And now, we're seeing the courts intervene before the election is fully underway. I hope it doesn't end up there, especially with the new configuration of the Supreme Court. I think it would only raise questions in the country about the legitimacy of the decision.

What we need is a full, full vote count. And that was the lesson of 2000 and I'm hoping that's the lesson that actually has the biggest impact in the next few days.

PAUL: It is always good to get your perspective, we appreciate you taking time for us. Thank you, sir.

ZELIZER: Thank you.

BLACKWELL: It clearly is the single greatest challenge in the U.S. right now, coronavirus. And it is one that is impacting states that will be crucial in the election. We're going to take a closer look at those states, next.




BLACKWELL: The U.S. set a new record for new coronavirus new cases in a single day, five times over the last eight days. But yesterday's record was unique, 99,321 cases, the highest number of coronavirus cases ever reported by a single country, anywhere in the world, on a single day.

PAUL: States across the U.S. though, they are reporting record high single day figures as well. And that can have a direct impact obviously on how you vote in three days' time. John King takes a look at the politics of the pandemic.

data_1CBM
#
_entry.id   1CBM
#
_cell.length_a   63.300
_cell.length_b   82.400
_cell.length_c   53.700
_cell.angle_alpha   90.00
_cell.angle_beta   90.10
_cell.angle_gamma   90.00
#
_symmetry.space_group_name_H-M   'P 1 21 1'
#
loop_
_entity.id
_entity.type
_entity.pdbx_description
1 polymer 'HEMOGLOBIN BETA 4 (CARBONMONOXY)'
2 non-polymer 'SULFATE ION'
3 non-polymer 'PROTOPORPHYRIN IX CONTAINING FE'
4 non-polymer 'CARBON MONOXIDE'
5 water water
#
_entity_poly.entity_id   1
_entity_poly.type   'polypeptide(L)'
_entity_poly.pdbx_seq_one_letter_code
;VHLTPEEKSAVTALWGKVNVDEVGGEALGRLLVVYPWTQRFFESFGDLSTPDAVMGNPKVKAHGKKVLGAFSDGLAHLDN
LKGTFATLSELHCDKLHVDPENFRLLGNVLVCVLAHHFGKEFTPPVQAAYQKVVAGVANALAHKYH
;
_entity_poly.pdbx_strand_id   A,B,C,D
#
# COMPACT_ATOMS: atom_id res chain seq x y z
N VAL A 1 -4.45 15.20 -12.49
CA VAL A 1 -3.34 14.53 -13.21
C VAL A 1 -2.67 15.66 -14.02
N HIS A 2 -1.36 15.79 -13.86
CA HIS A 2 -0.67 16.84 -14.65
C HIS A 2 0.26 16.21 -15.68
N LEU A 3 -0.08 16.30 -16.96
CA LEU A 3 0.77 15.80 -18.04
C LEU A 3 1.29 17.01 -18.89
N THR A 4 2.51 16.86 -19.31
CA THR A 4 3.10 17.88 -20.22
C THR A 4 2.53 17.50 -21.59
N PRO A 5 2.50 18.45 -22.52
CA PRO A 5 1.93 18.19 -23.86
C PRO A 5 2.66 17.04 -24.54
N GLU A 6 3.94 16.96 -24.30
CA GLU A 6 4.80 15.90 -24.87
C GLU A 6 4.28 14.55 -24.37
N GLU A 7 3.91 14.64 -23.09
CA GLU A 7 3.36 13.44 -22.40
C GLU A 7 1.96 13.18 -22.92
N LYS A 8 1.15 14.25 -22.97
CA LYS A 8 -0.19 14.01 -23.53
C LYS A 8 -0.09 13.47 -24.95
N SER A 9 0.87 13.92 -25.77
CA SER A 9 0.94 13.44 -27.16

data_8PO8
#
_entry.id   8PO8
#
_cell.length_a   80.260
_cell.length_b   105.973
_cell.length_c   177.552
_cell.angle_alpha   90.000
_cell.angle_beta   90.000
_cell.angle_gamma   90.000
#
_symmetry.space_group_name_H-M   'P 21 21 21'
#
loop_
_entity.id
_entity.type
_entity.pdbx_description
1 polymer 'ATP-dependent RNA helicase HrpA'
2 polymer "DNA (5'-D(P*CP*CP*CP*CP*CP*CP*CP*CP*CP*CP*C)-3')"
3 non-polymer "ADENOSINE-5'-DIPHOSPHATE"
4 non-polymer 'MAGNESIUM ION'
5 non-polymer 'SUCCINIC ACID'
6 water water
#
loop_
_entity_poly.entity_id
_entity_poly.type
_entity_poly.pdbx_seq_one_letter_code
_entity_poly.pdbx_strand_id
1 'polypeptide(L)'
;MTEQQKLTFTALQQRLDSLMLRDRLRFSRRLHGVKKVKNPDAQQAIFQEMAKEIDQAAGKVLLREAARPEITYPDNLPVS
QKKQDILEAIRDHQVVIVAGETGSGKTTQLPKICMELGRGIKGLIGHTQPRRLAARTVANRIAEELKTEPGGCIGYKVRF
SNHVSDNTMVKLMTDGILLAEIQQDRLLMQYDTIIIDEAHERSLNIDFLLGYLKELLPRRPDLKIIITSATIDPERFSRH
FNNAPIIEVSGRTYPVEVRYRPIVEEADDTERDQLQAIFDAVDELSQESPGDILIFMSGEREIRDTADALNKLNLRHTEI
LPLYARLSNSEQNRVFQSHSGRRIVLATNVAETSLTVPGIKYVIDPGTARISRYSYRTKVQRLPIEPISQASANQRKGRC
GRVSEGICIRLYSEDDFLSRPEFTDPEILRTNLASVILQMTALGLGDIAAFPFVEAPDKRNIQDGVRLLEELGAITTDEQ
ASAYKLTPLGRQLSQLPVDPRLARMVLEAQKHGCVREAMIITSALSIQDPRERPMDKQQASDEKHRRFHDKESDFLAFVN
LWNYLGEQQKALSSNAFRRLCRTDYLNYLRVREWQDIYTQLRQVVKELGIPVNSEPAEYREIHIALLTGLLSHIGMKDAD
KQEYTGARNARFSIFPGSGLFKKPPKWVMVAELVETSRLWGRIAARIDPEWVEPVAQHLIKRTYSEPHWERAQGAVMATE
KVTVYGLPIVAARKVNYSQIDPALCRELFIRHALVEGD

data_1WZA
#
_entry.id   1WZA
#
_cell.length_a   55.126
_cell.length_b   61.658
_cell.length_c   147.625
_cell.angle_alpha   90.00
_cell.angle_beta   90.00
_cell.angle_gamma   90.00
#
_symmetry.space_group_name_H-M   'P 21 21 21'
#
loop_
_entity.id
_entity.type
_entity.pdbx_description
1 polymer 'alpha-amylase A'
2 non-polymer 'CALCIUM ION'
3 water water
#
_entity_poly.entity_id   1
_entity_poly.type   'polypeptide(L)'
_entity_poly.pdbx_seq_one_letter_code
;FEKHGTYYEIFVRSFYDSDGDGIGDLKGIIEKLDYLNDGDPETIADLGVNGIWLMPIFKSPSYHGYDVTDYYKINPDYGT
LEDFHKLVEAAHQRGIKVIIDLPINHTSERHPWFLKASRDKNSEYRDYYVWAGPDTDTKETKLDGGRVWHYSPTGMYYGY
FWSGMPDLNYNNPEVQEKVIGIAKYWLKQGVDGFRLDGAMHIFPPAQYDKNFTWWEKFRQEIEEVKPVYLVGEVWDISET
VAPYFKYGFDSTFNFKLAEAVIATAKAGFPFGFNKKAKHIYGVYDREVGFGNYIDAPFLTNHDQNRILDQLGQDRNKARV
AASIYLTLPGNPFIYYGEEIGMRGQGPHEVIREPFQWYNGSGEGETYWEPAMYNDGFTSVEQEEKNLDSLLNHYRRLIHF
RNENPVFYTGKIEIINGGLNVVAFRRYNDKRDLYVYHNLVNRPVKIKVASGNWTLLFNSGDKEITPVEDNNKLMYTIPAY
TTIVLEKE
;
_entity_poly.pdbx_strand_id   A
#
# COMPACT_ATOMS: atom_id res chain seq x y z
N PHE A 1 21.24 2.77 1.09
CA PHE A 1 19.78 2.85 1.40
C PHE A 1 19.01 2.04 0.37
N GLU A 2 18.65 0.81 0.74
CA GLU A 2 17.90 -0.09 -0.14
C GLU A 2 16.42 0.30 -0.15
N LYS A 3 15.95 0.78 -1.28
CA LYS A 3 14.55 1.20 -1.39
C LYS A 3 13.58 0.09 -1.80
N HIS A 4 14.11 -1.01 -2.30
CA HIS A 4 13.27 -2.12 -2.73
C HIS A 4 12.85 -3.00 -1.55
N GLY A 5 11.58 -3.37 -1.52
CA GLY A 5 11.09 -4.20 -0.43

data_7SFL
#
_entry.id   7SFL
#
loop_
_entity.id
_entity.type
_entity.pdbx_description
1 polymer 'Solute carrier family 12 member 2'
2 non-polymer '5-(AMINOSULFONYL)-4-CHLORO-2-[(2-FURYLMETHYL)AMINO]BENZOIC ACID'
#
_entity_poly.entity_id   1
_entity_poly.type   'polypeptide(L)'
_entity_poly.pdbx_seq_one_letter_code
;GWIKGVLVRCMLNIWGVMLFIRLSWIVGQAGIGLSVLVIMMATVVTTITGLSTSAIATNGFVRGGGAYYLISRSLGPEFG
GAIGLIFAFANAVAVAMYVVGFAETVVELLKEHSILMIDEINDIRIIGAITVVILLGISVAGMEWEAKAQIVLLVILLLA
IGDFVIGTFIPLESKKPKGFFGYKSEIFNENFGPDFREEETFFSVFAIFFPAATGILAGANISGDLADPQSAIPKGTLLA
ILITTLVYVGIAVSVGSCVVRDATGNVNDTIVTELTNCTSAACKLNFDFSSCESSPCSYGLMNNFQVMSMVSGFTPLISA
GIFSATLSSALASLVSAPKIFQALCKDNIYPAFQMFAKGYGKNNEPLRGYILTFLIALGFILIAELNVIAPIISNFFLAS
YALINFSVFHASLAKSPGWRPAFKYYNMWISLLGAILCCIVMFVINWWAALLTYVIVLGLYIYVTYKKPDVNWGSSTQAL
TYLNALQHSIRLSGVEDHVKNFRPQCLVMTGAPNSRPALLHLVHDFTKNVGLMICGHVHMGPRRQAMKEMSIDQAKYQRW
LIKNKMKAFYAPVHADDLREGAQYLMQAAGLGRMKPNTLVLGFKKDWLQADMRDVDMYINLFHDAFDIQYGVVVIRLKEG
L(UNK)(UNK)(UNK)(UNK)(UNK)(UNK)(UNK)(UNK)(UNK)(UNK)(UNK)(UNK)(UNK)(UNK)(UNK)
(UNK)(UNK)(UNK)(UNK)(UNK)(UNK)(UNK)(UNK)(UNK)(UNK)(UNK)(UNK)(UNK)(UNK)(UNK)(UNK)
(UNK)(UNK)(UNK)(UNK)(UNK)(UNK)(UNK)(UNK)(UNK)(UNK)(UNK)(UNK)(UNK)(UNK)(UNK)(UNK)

KING: This map and, on this day, another sad reminder that this is the pandemic campaign. Yet another record in daily case count, daily new infections here in the United States, almost every day this week setting a new record.

A reminder as the president runs against Joe Biden, he is also very much running against his record on the coronavirus.

Red and blue are the colors we will fill in on this map on Tuesday night but look at the red, the pink and the deep orange here. This is pain. This is a map showing confirmed COVID-19 cases. The deeper the red, the higher the rate per 100,000 residents.

This is a map, not a political debate, the pandemic, but we are in a campaign. It is a map that overlays Wisconsin. The president was there today, look at all that red and pink. Florida, a key battleground state; Arizona, the vice president, Mike Pence, campaigning out there today.

Senator Harris was in Texas, making the case that America needs change. Look at all of the red. Former vice president Biden ,the Democratic nominee, in Iowa, again, look at the rural parts in the northern part of the state, hard hit in red.

The coronavirus is the number one issue and it makes it almost impossible for the president to try to change the subject to other issues.